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Wednesday, 26 November 1941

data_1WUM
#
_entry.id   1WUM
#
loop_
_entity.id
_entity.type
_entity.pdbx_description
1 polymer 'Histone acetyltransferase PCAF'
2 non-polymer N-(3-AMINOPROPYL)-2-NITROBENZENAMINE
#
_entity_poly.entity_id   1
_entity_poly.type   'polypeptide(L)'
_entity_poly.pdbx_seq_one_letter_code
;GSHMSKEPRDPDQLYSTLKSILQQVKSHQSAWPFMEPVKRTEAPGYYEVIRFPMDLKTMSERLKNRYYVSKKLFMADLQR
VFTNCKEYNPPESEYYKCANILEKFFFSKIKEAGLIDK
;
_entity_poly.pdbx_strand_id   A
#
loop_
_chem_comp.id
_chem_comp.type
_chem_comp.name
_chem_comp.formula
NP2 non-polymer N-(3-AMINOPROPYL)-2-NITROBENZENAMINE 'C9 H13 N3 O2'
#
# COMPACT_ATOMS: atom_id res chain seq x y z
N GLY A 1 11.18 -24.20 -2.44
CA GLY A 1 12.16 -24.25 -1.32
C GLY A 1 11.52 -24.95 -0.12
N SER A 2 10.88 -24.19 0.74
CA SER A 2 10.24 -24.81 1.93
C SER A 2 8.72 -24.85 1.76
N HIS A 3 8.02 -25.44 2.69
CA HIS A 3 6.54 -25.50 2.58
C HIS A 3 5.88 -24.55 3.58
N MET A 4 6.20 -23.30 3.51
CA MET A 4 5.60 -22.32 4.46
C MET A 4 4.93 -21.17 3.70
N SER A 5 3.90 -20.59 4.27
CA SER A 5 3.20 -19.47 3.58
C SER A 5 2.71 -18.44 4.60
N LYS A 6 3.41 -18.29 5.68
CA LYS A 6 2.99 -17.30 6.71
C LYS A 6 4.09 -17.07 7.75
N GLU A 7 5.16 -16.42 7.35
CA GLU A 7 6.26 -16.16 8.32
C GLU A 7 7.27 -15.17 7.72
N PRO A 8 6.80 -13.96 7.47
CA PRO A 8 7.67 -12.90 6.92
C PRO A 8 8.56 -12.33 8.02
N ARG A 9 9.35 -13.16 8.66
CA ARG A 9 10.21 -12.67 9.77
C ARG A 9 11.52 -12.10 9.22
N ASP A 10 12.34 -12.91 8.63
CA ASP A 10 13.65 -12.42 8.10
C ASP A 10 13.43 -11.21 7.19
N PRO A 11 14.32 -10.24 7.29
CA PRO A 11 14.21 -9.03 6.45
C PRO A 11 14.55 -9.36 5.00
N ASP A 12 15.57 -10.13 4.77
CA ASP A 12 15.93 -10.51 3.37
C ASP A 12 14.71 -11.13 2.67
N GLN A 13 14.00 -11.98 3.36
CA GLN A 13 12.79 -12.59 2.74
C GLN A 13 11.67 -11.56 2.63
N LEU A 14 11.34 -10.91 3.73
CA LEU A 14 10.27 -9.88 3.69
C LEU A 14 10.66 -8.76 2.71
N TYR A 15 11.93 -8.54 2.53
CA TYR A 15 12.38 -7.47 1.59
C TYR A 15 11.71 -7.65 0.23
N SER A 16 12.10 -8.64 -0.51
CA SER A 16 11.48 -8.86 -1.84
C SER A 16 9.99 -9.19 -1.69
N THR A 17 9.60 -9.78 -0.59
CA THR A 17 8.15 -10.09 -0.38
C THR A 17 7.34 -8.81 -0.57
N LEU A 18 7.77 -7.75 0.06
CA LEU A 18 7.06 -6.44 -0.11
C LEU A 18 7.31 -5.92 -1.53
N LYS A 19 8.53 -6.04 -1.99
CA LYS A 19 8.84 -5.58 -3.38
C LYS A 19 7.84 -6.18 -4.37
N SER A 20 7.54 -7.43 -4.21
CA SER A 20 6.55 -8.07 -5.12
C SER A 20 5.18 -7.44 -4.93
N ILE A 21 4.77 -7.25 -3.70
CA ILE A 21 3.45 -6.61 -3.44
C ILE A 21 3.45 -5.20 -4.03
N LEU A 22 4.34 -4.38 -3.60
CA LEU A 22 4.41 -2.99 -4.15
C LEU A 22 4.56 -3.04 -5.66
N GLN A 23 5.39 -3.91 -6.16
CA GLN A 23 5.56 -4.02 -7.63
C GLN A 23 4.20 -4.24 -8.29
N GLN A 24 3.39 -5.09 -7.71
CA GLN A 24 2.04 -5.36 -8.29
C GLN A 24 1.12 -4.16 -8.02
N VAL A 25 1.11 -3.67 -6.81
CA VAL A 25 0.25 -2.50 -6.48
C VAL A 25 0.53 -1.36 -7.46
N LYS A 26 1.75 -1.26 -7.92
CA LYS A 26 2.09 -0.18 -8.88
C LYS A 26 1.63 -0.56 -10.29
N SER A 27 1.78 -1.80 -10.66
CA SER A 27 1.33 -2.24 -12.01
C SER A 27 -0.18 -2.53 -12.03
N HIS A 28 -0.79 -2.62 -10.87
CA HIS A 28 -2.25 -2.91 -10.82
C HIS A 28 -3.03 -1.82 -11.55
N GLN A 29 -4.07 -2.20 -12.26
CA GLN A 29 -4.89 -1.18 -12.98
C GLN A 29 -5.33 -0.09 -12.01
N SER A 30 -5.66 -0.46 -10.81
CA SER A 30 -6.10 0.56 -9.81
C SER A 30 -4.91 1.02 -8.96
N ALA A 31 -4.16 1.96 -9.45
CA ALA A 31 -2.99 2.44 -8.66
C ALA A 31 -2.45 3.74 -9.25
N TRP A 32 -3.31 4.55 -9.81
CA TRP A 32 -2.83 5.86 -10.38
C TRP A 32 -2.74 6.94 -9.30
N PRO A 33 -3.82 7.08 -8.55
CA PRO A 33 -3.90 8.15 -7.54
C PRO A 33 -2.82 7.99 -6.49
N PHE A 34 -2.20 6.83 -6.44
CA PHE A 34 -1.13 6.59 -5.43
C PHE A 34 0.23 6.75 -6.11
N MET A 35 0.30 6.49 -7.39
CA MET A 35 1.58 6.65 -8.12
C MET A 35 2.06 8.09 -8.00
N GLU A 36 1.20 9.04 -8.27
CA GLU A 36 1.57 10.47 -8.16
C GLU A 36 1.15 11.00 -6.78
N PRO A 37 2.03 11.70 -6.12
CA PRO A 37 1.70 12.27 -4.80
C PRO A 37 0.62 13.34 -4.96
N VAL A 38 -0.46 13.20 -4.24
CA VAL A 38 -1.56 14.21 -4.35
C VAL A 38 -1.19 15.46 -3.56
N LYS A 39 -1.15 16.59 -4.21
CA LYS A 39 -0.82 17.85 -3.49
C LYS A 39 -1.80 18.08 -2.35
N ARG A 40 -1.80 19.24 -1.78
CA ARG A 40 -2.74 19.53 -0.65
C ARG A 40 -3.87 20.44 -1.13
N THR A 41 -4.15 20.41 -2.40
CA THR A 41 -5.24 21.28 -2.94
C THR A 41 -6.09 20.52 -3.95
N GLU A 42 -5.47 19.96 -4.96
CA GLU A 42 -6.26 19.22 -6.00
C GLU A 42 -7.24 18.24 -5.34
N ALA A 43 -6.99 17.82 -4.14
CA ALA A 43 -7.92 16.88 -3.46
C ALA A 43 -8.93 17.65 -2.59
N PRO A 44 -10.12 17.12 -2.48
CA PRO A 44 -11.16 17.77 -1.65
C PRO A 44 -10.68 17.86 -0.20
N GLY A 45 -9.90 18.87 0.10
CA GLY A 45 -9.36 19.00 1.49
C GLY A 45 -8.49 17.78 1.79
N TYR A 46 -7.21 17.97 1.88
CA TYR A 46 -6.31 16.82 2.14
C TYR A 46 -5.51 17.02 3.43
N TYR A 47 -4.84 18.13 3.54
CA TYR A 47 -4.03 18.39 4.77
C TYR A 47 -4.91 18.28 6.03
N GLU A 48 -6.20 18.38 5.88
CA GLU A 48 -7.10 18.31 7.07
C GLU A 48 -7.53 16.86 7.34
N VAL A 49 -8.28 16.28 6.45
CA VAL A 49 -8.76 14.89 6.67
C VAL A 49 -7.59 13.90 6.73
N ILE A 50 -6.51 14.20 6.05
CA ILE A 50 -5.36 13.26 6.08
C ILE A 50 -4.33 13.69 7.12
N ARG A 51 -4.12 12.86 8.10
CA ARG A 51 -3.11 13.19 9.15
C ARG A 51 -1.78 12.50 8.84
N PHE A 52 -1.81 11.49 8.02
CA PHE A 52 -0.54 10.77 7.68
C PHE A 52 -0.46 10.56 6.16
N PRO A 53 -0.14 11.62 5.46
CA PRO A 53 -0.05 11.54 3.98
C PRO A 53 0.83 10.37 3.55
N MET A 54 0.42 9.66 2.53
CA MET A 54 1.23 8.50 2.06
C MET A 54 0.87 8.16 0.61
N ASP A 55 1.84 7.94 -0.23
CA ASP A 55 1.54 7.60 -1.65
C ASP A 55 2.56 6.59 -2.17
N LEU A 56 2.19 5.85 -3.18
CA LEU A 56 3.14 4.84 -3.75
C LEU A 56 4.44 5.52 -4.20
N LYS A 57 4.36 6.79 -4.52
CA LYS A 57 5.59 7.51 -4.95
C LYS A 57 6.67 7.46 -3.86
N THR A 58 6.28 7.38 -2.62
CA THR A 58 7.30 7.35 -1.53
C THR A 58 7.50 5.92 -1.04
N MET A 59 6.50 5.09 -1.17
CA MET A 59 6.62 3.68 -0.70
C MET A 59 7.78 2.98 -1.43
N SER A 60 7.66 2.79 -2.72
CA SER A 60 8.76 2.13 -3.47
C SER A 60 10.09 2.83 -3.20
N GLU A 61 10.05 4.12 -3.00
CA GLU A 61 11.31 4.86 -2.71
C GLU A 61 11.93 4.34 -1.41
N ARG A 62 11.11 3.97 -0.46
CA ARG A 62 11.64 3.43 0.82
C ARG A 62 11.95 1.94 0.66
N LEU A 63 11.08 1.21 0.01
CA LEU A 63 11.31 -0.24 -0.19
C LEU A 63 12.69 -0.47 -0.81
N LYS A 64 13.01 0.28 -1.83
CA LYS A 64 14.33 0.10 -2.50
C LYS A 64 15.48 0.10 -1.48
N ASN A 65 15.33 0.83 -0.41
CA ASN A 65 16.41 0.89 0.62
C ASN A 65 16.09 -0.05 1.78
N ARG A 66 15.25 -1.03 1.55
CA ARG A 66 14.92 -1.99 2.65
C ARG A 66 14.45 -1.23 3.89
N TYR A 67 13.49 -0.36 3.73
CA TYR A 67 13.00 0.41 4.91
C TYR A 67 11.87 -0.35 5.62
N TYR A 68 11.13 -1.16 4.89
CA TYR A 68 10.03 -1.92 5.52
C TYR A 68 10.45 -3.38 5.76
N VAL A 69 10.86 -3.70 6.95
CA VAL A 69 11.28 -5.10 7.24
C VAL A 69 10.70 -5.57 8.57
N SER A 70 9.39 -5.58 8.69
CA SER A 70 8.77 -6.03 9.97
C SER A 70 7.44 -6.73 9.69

Mr HARRISON (Wentworth) . - Honorable members opposite must be somewhat concerned over the fact, that one measure, after another which has been brought before the House has had to be explained by members of the Opposition. We cannot but be struck by the paucity of the information given by the Assistant Treasurer (Mr. Lazzarini). In. fact, he has failed to give any explanation, and we have had instead a variety of opinions expressed by honorable members on the Government side of the House; for instance, the honorable member for Watson (Mr. Falstein) says that this is not a capital tax, whilst the honorable member for Reid (Mr. Morgan) says that it is, and that it should be continued as a capital tax. As a matter of fact, he said that he considered this but the first step of many which should be taken in the same direction. It is because of the controversial nature of this tax that successive governments have varied the legislation, some increasing the tax. and others reducing it, and in the end, the original purpose of the tax has been departed from. It is a controversial tax because it is obviously sectional, and imposes a burden on those who have borne the brunt of developing both the primary and secondary industries. It was introduced in the first place, not to tax big city properties, but to break up big country holdings. Every one who supported the measure when it was first introduced visualized that it would bring about closer settlement, and stimulate primary production. When they found that it was not likely to have that effect - that, in fact, it was likely to strike at the heart of our primary industries by retarding the development of the agricultural and wool industries - they were content to support it as a revenue tax. As was stated by the honorable member for Fawkner (Mr. Holt) the Opposition does not intend at this juncture to oppose the bill. We realize that revenue must be obtained in various ways for financing the war effort; but because of the extraordinary divergence of opinion expressed by the honorable member for Watson and the honorable member for Reid I consider that we have the right to reply, and place the matter in its true perspective. We have frequently heard honorable members opposite express their interest in postwar development and expansion of industry. They have referred to the need for long-range planning. If the suggestions of the honorable member for Reid and the honorable member for Watson be given effect by the Government, they will retard the development of industry, and strike a blow at the big pastoral holdings, and at the breeding of stud stock. The post-war expansion of industry will be rendered impossible. The honorable member for Fawkner only asked that this legislation be reviewed at the end of the war, and surely that is a reasonable request. If we want industry to expand, we must relieve it of some of the taxation that is bearing so heavily upon it mow. The suggestion of the honorable member for Fawkner, instead of being opposed by the supporters of the Government, should be considered very seriously by them, because those they represent will be the first to be affected if the looked-for expansion of industry does not take place. The Government should watch very carefully the incidence of the various taxation measures which it has introduced, especially those which bear heavily upon private companies, and are likely to affect post-war employment and the expansion of industry. If it be discovered that taxation measures are likely to have detrimental effects, they should be reviewed as soon as possible.

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